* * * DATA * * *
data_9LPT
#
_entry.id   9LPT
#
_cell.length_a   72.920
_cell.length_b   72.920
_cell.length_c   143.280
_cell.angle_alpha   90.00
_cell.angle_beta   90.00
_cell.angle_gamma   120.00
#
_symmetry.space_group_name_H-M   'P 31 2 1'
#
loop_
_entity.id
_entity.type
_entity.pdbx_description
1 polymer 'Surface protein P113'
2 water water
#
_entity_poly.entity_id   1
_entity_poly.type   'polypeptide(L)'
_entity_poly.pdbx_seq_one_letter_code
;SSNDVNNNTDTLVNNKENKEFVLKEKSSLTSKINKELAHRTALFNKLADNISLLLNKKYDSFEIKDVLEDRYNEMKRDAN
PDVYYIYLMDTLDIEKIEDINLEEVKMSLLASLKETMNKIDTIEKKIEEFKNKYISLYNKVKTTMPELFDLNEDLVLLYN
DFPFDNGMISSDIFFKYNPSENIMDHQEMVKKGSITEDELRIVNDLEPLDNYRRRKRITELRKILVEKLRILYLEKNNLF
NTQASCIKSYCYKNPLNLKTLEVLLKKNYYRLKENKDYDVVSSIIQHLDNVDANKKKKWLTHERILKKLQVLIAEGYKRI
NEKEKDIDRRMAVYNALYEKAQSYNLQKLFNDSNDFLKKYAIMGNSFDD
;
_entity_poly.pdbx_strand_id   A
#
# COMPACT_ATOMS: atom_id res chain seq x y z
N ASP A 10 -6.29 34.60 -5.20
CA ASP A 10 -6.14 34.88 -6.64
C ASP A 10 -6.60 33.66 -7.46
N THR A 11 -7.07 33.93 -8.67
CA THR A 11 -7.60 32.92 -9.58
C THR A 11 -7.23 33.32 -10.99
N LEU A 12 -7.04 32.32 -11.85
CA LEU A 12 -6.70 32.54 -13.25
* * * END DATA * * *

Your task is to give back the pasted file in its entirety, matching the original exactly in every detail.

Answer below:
data_9LPT
#
_entry.id   9LPT
#
_cell.length_a   72.920
_cell.length_b   72.920
_cell.length_c   143.280
_cell.angle_alpha   90.00
_cell.angle_beta   90.00
_cell.angle_gamma   120.00
#
_symmetry.space_group_name_H-M   'P 31 2 1'
#
loop_
_entity.id
_entity.type
_entity.pdbx_description
1 polymer 'Surface protein P113'
2 water water
#
_entity_poly.entity_id   1
_entity_poly.type   'polypeptide(L)'
_entity_poly.pdbx_seq_one_letter_code
;SSNDVNNNTDTLVNNKENKEFVLKEKSSLTSKINKELAHRTALFNKLADNISLLLNKKYDSFEIKDVLEDRYNEMKRDAN
PDVYYIYLMDTLDIEKIEDINLEEVKMSLLASLKETMNKIDTIEKKIEEFKNKYISLYNKVKTTMPELFDLNEDLVLLYN
DFPFDNGMISSDIFFKYNPSENIMDHQEMVKKGSITEDELRIVNDLEPLDNYRRRKRITELRKILVEKLRILYLEKNNLF
NTQASCIKSYCYKNPLNLKTLEVLLKKNYYRLKENKDYDVVSSIIQHLDNVDANKKKKWLTHERILKKLQVLIAEGYKRI
NEKEKDIDRRMAVYNALYEKAQSYNLQKLFNDSNDFLKKYAIMGNSFDD
;
_entity_poly.pdbx_strand_id   A
#
# COMPACT_ATOMS: atom_id res chain seq x y z
N ASP A 10 -6.29 34.60 -5.20
CA ASP A 10 -6.14 34.88 -6.64
C ASP A 10 -6.60 33.66 -7.46
N THR A 11 -7.07 33.93 -8.67
CA THR A 11 -7.60 32.92 -9.58
C THR A 11 -7.23 33.32 -10.99
N LEU A 12 -7.04 32.32 -11.85
CA LEU A 12 -6.70 32.54 -13.25